A short interview with a comrade who works nightshift in a supermarket. We will publish parts of these interviews in a pamphlet on ‘struggling under lockdown’ next year.
I work as a nightshift customer assistant at Morrisons, stacking shelves and moving goods from the warehouse. They only guarantee you a minimum of 16 hours a week. It’s a bigger supermarket, with 200 to 300 people working there. I only ever see 30 to 40 at any one time though. I started the job during the pandemic, it took them around one and a half month to do the paperwork before I was able to start.
Since the pandemic started they open the store earlier, on some days for vulnerable customers to come in, on some days just to extend opening times. That means you have an hour less to do the actual job before customers are on the floor. Especially when a delivery comes in late it becomes a bit of a nightmare. Having to wear a mask all the time when you are lifting 25kg boxes is also tough. A lot of people have dropped out and left the job. Management doesn’t really want to talk to you, they hardly ever come out on the shop-floor. There is no guidance, you learn by doing things wrong and then someone correcting you.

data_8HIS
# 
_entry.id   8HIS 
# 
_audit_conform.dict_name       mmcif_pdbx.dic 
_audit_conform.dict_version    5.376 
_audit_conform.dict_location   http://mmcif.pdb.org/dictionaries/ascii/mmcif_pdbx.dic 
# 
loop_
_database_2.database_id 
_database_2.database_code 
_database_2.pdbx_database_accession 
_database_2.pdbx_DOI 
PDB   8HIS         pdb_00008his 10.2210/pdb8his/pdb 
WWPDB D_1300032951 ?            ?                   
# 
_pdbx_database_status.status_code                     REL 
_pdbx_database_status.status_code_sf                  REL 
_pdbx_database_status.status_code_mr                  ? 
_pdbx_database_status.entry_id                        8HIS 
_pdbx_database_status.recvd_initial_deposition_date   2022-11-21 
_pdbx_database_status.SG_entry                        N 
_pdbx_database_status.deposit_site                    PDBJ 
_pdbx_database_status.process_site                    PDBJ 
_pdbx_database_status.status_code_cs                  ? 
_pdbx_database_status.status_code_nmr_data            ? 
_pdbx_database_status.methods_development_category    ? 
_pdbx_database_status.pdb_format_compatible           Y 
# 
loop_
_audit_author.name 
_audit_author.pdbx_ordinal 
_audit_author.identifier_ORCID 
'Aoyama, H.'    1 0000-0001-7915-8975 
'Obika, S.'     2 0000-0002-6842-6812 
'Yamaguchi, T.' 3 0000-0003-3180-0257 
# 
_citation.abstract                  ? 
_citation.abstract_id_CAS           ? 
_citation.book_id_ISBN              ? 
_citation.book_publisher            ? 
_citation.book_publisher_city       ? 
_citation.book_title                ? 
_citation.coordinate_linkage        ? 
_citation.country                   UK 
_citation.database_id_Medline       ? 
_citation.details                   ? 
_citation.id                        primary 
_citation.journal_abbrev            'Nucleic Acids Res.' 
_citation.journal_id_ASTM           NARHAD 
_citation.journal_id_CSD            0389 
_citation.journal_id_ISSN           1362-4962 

The main grievances are around sick pay or rather the lack of sick pay. People tell you not to lift things in a certain way, because if you hurt your back the company won’t pay you. People also complain about the unsafe environment, like, there are too many people in the break room at the same time. They also give you your shift rota too late, like a day before, which is hard if you work night-shift. One co-worker suggested to write a collective letter, but that never happened. People are angry, but also knackered, they don’t want an extra argument. The union is not present on the shop-floor.
During the pandemic more people try to get jobs like these. There are actors working with us. Some of the students who work here are also pretty disillusioned with university. They consider dropping out, as they don’t like the online lectures.